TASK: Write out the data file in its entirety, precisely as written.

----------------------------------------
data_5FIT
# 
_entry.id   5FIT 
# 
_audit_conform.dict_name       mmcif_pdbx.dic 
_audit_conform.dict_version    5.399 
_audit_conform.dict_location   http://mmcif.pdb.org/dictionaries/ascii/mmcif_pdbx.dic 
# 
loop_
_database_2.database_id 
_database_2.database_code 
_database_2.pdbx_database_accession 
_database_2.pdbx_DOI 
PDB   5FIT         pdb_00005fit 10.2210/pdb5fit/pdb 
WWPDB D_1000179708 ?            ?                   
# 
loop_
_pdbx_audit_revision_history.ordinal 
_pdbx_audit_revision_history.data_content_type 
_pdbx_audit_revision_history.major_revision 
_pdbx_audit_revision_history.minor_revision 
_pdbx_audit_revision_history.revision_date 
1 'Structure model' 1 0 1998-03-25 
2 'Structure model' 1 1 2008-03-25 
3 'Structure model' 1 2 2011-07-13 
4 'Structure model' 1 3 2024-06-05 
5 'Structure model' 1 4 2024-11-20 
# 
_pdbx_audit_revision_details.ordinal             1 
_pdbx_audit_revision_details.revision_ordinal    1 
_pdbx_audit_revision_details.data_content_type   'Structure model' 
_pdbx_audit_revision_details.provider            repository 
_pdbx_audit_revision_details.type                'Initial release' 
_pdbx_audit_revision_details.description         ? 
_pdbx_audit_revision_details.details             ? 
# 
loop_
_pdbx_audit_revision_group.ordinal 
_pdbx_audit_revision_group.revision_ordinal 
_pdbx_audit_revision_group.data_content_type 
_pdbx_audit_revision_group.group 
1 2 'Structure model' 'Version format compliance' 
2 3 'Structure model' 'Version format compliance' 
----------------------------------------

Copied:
data_5FIT
# 
_entry.id   5FIT 
# 
_audit_conform.dict_name       mmcif_pdbx.dic 
_audit_conform.dict_version    5.399 
_audit_conform.dict_location   http://mmcif.pdb.org/dictionaries/ascii/mmcif_pdbx.dic 
# 
loop_
_database_2.database_id 
_database_2.database_code 
_database_2.pdbx_database_accession 
_database_2.pdbx_DOI 
PDB   5FIT         pdb_00005fit 10.2210/pdb5fit/pdb 
WWPDB D_1000179708 ?            ?                   
# 
loop_
_pdbx_audit_revision_history.ordinal 
_pdbx_audit_revision_history.data_content_type 
_pdbx_audit_revision_history.major_revision 
_pdbx_audit_revision_history.minor_revision 
_pdbx_audit_revision_history.revision_date 
1 'Structure model' 1 0 1998-03-25 
2 'Structure model' 1 1 2008-03-25 
3 'Structure model' 1 2 2011-07-13 
4 'Structure model' 1 3 2024-06-05 
5 'Structure model' 1 4 2024-11-20 
# 
_pdbx_audit_revision_details.ordinal             1 
_pdbx_audit_revision_details.revision_ordinal    1 
_pdbx_audit_revision_details.data_content_type   'Structure model' 
_pdbx_audit_revision_details.provider            repository 
_pdbx_audit_revision_details.type                'Initial release' 
_pdbx_audit_revision_details.description         ? 
_pdbx_audit_revision_details.details             ? 
# 
loop_
_pdbx_audit_revision_group.ordinal 
_pdbx_audit_revision_group.revision_ordinal 
_pdbx_audit_revision_group.data_content_type 
_pdbx_audit_revision_group.group 
1 2 'Structure model' 'Version format compliance' 
2 3 'Structure model' 'Version format compliance' 